Background: Chalazia are common inflammatory eyelid lesions, but their epidemiology remains understudied. This retrospective case-control study examined the prevalence, risk factors and geographic distribution of chalazia in a large veteran population. Methods: Data on all individuals seen at a Veterans Affairs (VA) clinic between October 2010 and October 2015 were extracted from the VA health database. Subjects were grouped based on International Classification of Diseases, Ninth Revision (ICD-9) code for chalazion. Univariable logistic regression modelling was used to identify clinical and demographic factors associated with chalazion presence, followed by multivariable modelling to examine which factors predicted risk concomitantly. All cases were mapped across the continental US using geographic information systems modelling to examine how prevalence rates varied geographically. Results: Overall, 208 720 of 3 453 944 (6.04%) subjects were diagnosed with chalazion during the study period. Prevalence was highest in coastal regions. The mean age of the population was 69.32±13.9 years and most patients were male (93.47%), white (77.13%) and non-Hispanic (93.72%). Factors associated with chalazion risk included smoking (OR=1.12, p<0.0005), conditions of the tear film (blepharitis (OR=4.84, p<0.0005), conjunctivitis (OR=2.78, p<0.0005), dry eye (OR=3.0, p<0.0005)), conditions affecting periocular skin (eyelid dermatitis (OR=2.95, p<0.0005), rosacea (OR=2.50, p<0.0005)), allergic conditions (history of allergies (OR=1.56, p<0.0005)) and systemic disorders (gastritis (OR=1.54, p<0.0005), irritable bowel syndrome (OR=1.45, p<0.0005), depression (OR=1.35, p<0.0005), anxiety (OR=1.31, p<0.0005)). These factors remained associated with chalazion risk when examined concomitantly. Conclusion: Periocular skin, eyelid margin and tear film abnormalities were most strongly associated with risk for chalazion. The impact of environmental conditions on risk for chalazion represents an area in need of further study.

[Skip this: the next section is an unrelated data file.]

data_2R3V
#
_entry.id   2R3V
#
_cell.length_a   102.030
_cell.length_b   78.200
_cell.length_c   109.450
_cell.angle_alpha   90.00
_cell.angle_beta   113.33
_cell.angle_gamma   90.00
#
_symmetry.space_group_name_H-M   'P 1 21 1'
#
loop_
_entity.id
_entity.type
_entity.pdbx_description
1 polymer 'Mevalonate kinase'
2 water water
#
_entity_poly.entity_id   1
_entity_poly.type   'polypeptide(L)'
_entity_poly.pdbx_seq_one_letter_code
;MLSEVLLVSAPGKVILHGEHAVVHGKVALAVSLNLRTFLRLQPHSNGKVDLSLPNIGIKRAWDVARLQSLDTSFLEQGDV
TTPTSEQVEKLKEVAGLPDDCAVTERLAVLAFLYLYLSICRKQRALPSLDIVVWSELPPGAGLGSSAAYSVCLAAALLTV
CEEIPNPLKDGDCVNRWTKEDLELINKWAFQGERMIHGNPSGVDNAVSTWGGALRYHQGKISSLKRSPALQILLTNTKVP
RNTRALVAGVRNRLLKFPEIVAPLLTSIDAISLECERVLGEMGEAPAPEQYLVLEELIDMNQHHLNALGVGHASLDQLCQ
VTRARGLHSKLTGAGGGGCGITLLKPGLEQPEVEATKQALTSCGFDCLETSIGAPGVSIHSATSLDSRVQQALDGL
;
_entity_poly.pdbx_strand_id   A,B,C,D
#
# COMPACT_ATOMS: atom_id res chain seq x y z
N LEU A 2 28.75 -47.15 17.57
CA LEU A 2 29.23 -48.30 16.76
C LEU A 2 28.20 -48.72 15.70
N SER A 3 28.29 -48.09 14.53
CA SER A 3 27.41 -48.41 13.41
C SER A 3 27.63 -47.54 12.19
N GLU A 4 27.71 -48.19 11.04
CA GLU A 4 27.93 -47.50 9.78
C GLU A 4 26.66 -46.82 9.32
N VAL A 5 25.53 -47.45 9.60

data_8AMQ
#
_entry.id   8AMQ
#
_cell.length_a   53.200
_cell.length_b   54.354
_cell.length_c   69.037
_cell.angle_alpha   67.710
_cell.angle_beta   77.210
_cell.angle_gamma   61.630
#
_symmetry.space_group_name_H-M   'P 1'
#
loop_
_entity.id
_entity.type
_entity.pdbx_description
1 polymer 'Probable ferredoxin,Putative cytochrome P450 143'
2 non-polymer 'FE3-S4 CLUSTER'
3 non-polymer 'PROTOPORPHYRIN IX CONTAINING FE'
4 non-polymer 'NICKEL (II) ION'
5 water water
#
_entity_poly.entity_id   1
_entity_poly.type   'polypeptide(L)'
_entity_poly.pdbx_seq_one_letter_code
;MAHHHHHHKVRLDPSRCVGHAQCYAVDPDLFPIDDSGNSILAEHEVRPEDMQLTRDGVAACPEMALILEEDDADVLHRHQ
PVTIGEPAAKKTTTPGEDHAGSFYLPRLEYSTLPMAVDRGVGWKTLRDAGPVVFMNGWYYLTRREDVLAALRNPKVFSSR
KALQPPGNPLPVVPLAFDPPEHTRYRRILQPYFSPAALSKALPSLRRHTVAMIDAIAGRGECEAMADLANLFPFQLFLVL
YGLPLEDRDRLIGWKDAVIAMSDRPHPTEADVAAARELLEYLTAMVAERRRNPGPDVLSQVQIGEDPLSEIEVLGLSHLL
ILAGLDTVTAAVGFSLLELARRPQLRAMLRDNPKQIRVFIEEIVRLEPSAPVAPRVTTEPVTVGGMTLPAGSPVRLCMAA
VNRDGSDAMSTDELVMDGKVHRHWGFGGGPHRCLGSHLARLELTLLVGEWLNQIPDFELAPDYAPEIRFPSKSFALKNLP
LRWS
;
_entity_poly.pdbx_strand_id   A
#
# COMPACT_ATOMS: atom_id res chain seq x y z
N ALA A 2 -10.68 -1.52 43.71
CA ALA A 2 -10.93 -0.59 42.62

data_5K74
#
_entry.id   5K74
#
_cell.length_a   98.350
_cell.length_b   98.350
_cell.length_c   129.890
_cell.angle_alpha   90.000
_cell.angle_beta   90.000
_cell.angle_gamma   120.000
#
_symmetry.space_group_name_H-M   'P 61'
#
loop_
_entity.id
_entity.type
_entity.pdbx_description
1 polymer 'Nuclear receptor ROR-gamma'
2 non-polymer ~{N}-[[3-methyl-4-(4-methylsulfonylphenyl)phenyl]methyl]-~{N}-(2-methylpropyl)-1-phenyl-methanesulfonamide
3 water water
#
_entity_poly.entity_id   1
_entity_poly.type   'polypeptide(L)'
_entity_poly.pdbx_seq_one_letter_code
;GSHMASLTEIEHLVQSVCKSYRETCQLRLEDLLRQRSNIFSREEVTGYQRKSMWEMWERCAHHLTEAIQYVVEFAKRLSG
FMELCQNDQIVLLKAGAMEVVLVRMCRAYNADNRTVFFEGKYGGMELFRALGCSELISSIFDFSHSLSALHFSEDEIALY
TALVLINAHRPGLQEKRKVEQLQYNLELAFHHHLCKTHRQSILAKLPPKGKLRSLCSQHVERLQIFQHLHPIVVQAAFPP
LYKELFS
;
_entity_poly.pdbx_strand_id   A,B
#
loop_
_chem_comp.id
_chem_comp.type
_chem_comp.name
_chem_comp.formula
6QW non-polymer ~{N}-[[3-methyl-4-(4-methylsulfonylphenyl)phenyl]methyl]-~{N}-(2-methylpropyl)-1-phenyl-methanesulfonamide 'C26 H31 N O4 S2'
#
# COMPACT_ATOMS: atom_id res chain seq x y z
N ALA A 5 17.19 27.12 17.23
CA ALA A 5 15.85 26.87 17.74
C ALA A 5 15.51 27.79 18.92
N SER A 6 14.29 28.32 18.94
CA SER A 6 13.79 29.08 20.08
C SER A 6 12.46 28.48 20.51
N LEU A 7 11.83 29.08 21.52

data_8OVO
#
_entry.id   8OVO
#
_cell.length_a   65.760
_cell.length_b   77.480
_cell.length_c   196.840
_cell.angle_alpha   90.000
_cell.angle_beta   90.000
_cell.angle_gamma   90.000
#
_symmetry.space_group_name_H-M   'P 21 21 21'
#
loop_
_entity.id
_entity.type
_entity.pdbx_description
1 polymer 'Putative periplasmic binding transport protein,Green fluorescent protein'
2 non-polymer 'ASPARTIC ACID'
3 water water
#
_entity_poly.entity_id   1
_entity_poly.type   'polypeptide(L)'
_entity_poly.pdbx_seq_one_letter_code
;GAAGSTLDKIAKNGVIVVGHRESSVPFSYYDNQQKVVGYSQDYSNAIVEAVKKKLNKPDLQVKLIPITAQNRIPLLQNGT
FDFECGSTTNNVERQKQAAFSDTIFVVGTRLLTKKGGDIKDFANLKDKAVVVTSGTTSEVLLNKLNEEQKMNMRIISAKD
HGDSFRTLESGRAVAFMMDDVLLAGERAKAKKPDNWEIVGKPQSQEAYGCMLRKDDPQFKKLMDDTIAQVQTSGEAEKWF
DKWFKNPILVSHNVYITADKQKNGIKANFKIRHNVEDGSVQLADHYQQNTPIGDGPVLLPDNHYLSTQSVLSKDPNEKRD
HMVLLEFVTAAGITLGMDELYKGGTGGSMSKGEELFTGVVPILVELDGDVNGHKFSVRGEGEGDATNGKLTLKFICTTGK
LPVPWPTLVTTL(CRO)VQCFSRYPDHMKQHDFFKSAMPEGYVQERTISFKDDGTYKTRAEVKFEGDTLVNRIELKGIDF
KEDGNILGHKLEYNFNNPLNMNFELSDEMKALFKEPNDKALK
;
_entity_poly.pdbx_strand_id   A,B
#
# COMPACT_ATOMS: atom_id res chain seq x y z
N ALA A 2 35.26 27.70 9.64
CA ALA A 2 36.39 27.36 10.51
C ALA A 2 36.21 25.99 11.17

- eye lids
ASJC Scopus subject areas
- Sensory Systems
- Cellular and Molecular Neuroscience